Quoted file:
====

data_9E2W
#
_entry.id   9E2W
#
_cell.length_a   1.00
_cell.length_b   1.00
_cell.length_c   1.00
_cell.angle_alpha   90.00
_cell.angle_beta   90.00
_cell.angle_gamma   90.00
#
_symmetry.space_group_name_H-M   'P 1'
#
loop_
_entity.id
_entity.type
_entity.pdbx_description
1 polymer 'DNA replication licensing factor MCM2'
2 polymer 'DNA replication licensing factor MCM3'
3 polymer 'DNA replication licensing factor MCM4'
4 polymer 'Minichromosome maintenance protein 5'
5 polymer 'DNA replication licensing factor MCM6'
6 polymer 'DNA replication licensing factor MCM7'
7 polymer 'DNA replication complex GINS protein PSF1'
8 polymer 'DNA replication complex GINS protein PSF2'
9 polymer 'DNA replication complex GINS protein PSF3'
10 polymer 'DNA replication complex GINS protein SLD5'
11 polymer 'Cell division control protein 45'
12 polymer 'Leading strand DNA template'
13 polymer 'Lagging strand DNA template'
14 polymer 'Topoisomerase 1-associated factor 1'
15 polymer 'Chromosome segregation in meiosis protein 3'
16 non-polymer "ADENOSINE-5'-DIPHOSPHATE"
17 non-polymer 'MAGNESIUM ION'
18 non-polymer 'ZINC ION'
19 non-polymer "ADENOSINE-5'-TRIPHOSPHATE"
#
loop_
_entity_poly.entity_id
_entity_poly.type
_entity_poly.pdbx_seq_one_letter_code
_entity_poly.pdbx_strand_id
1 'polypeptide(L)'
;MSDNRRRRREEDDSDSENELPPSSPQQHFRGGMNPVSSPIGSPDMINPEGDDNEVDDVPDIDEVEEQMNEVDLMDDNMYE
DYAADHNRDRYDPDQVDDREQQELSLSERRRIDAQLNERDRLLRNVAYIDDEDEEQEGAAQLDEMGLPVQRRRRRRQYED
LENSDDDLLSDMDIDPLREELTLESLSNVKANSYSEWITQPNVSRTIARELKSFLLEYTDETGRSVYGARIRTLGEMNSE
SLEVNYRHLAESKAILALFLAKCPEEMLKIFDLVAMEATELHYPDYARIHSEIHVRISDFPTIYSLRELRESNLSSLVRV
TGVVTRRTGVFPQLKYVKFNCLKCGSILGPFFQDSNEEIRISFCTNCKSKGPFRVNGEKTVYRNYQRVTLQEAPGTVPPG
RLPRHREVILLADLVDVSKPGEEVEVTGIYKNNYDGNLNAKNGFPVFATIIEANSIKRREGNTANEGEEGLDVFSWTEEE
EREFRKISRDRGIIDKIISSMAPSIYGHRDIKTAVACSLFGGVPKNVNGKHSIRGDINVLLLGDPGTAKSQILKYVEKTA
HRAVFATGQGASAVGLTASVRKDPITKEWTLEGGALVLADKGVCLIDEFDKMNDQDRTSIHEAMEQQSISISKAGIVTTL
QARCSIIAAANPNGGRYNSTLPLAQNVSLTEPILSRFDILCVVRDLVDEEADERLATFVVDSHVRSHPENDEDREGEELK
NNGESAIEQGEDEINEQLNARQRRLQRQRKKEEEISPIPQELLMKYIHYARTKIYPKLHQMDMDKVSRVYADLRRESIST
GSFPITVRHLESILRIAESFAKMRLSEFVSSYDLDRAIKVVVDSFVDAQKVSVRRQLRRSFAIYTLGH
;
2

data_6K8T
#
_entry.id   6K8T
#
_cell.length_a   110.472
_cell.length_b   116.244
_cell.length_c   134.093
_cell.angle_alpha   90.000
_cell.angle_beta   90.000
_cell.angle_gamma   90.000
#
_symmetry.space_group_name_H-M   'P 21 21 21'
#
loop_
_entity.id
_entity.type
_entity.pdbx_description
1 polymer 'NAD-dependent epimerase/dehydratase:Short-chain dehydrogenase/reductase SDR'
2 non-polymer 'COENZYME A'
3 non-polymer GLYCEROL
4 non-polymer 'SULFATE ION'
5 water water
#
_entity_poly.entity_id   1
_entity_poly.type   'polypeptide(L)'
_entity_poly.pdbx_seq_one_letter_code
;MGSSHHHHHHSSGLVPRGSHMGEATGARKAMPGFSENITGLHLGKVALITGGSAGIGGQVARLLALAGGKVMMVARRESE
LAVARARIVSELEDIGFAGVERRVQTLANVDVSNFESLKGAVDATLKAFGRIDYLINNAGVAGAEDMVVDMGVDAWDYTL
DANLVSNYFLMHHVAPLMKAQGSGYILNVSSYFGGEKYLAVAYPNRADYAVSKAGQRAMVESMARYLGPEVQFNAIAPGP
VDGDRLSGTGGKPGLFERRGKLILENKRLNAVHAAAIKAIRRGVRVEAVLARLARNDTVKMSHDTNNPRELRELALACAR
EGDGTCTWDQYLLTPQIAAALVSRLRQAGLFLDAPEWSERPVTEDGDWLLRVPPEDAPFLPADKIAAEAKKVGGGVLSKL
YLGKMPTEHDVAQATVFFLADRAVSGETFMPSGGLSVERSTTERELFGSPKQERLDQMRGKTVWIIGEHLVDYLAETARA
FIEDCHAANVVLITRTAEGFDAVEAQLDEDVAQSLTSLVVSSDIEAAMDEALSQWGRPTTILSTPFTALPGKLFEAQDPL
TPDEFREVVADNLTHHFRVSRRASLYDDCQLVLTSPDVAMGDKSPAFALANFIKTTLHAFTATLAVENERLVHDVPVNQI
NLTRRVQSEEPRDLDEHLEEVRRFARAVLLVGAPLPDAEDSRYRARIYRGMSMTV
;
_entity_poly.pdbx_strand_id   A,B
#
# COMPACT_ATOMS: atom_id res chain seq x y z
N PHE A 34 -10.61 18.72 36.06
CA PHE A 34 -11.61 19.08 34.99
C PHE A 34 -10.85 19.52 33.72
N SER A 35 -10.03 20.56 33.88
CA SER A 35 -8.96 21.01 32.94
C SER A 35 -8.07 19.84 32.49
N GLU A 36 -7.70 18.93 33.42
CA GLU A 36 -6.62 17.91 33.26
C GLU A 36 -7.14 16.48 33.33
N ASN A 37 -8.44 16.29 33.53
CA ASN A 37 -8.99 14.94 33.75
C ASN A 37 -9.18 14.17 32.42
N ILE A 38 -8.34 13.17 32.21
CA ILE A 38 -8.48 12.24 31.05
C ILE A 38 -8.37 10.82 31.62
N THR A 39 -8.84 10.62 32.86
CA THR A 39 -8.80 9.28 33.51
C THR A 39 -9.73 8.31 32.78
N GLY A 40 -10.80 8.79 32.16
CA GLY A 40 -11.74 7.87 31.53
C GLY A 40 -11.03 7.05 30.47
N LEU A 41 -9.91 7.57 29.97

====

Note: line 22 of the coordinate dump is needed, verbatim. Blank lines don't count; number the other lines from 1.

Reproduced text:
5 polymer 'DNA replication licensing factor MCM6'